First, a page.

Michael Hill Violin Competition Round 2


The Michael Hill Violin Competition, the most prestigious New Zealand violin competition, started its second round on Sunday, June 5. On the ground is Miranda Adams, the associate concertmaster of the Auckland Symphony Orchestra, who was willing to give us her report on the competition.

“There are no duds here, and everybody deserves to be here,” says Adams. The 18 semi-finalists competing represent a wide range of countries and ages. The youngest, Canadian Maia Cabeza (18 years old) is a lovely and relaxed performer, very welcoming to the audience. Her mellow sound is almost… “too relaxed,” Adams admits, but still says that she has a lot going for her in this competition.

One of the Americans, Stefani Collins, had the (mis)fortune of being the first player in this round. And yet, she turned that pressure into passion, playing a sweeping two movements from Prokofiev’s Sonata no. 1 in D Major. Adams commented that the “music flowed out of her in such an intense fashion that everyone loved that performance.”

Michael Hill Violin Competition, Round 2: Stefani Collins plays the first two movements of the Prokofiev first violin sonata

Adams says it is difficult to really say that who you like over another. Michael Hill Violin Competition always attracts top-notch musicians; this year is certainly no exception. And yet, in any pool there are those who will excel.

“Certainly there are a few people who have stood out…” Adams remarks.

Luke Hsu, originally from China but now studying in the US, has a great personal style. He has a very friendly presence on stage. Moreover, he has a lot of his own ideas and is not afraid to take risks musically. In addition, Martha Cohen of Germany is blooming in the second round. She played the John Psathas work Gyftiko (required of all competitors) for memory. Adams noted that “she really got into it in a way that others didn’t; her interpretation was very powerful.”

Michael Hill Violin Competition, Round 2: Two different interpretations of John Psathas’ Gyftiko (Martha Cohen and Luke Hsu)

What Miranda Adams is looking for, and likely what the judges are searching for in their top finalists, is not simply technical precision and skill, but also the ability of someone to play their music in their own fashion. Those  who stand out are demonstrating that sophisticated and mature understanding of their music.

In Michael Hill Violin Competition, however, everyone seems to be bringing their own unique style to the stage. With such a diverse group of players, there really is a little bit of everything. For example, in round 1 Russian Sergey Malov performed his Bach in a traditionally authentic manner, taking into account many of the quintessential characteristics of Baroque-era music. He even came on stage with two bows.

Contrast this to the Korean quartet that has assembled in New Zealand. All four Korean competitors study with the same teacher, and all four of them tend towards a more “Romantic” take on Bach and Mozart, very strong on the string. Yet, Adams notes that even though you can tell they have the same teacher, they all also have a little bit of individuality. Adams herself has been convinced by several different interpretations of what she’s heard, even ones that differ from her own sense of how the music should be played.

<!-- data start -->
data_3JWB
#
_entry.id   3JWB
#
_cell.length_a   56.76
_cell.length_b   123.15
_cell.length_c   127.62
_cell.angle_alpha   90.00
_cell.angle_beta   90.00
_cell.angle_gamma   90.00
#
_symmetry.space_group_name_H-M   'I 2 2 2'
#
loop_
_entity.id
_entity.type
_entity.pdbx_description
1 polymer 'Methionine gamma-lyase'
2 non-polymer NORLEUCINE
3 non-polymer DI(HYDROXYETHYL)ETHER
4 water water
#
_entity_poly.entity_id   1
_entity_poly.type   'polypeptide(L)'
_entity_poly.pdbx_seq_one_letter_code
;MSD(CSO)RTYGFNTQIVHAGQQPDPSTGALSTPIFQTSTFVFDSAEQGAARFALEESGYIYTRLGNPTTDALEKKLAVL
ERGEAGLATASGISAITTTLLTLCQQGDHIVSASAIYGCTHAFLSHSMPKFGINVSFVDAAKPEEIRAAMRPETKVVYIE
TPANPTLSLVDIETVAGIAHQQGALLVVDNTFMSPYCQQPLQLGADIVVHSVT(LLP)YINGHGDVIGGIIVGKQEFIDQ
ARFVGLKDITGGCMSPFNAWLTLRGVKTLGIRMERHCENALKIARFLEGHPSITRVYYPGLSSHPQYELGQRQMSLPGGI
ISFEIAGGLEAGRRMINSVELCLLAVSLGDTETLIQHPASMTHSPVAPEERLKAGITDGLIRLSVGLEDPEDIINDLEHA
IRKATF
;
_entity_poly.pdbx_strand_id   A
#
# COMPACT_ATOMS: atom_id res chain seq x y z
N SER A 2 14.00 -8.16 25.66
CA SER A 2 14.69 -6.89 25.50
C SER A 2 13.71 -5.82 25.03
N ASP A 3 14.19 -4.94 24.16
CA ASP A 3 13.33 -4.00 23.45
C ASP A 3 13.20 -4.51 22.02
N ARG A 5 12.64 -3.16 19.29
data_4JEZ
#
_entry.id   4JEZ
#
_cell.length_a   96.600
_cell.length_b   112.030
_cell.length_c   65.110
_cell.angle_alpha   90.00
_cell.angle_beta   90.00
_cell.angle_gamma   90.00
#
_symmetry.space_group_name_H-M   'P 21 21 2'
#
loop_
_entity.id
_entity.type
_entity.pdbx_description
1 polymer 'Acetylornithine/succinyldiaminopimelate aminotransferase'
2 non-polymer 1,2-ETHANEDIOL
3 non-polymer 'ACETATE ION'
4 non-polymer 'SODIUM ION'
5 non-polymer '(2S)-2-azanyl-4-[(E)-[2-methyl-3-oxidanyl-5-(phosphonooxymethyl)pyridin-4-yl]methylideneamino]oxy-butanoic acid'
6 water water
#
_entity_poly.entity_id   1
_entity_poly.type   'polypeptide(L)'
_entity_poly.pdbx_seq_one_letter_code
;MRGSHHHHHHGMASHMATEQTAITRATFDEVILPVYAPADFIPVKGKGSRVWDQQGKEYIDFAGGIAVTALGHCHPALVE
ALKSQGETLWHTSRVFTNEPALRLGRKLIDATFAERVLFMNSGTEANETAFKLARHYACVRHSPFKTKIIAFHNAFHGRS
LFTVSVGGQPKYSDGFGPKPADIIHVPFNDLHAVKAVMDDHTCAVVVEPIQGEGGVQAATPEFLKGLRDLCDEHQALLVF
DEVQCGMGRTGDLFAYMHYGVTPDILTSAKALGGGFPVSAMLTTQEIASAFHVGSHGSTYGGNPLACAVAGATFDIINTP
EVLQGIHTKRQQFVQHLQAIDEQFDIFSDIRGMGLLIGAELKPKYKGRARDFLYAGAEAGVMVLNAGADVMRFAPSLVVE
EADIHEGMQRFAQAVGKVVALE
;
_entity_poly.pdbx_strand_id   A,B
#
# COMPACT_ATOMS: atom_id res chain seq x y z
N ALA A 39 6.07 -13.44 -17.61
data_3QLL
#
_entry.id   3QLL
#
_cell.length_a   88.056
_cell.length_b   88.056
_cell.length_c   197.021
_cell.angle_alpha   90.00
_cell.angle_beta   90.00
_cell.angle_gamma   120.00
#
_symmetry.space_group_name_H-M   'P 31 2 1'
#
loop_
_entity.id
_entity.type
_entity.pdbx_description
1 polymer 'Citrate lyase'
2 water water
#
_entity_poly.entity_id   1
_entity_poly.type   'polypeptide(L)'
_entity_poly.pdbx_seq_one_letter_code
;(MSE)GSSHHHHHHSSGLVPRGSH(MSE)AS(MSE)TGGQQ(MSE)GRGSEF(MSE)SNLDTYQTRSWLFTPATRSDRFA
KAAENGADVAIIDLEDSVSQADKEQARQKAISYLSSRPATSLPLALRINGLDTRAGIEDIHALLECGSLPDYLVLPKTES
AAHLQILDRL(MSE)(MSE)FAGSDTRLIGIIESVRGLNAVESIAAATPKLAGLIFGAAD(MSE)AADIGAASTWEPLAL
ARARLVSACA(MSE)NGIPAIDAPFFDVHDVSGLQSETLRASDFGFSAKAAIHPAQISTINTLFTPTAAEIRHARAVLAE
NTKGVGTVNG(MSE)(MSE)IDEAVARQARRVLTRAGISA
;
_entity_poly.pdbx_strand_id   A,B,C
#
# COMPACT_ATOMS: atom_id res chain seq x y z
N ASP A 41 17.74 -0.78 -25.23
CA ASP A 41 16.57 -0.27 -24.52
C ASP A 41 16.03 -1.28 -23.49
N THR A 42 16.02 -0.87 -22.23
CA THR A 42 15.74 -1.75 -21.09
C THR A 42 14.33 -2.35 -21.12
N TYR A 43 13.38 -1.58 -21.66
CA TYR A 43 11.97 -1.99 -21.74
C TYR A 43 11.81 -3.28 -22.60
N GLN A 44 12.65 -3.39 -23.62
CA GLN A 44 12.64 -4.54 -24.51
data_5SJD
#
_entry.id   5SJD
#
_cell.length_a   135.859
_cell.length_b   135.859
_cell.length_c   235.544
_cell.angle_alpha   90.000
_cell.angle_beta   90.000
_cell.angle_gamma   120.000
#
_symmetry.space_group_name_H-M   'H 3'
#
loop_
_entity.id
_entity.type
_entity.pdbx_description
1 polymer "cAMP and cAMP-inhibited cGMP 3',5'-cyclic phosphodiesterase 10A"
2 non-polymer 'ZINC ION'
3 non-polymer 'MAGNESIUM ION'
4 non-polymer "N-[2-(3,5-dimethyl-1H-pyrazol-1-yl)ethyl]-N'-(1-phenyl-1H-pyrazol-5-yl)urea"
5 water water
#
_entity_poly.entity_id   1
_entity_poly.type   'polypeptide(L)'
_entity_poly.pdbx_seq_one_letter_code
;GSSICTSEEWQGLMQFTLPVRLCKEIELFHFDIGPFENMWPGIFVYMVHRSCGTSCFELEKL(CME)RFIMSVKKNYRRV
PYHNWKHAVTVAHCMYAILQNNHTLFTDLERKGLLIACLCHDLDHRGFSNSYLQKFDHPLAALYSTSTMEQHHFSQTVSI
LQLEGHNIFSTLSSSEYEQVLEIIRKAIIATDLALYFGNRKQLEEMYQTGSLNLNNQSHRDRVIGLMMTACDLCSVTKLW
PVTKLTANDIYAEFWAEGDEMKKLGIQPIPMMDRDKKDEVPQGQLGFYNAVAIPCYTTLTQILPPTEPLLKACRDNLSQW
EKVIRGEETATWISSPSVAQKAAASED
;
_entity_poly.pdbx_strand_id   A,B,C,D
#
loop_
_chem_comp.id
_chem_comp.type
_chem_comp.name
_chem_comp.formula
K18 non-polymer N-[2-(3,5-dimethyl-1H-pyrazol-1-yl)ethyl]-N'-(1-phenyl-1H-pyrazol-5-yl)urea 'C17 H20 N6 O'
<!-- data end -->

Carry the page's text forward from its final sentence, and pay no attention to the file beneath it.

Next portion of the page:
That diversity of ideas is one of the signs of a truly great competition. And that variety seems to be matched by the diversity in the judges panel:

We’ve got Lara St. John, a groundbreaking violinist from Canada with her own individual style. We’ve got Tasmin Little from the UK and of course with her work with the Naked Violin she’s proven to be a real personality. Then we’ve got the great Cho Liang-Lin, a legend… and the list goes on… I don’t need to list everybody, but my point is that it is great to have such a diverse range of personalities judging a competition like this. It empowers the competitors to be individuals. It doesn’t focus on the “Russian” style, or the “German” style, or the “New American” style. (For example) we’ve heard so many different types of Bach it’s fantastic.

Indeed in the first round, which tested the participants on their Bach and Mozart, the audience and the judges heard multiple renditions of the same Bach pieces (particularly the ciaconna from the second partita).

The second round of the Michael Hill Violin Competition has a different set of standards, including a requirement for the Psathas’ Gyftiko and Paganini’s Caprices. Beyond that there is some flexibility. The semi-finalists must play selections from a “Romantic” period sonata, as well as a virtuosic work. The term “Romantic” seems to be used somewhat loosely here, including composers such as Beethoven, Debussy and, Prokofiev (as we saw above).

The competition featured some of the hallmark virtuoso pieces such as La Campanella (Paganini), Tzigane (Ravel), and Intro & Rondo Capriccioso (Saint-Saens), although China’s Luosha Fang chose Hubay’s edition of the Carmen Fantasy over the more-common Sarasate version.

Miranda Adams is quite lucky to be witness to all of the action in the front row, sitting next to no less than Michael Hill himself! Neither one of them are missing a beat, and Adams is aware of how fortunate she is to know that she will be playing with the three finalists next week.

I don’t think anybody has left the hall once for any competitor so far. And we’re talking about 200 people in the audience, which for a competition with many, many rounds is actually really good.

The second round concludes Monday June 6, at which point there will remain only 6 competitors.

Check back later today when we announce the six semi-finalists who will advance to round III of the Michael Hill Violin Competition

UPDATE: Winners Announced!

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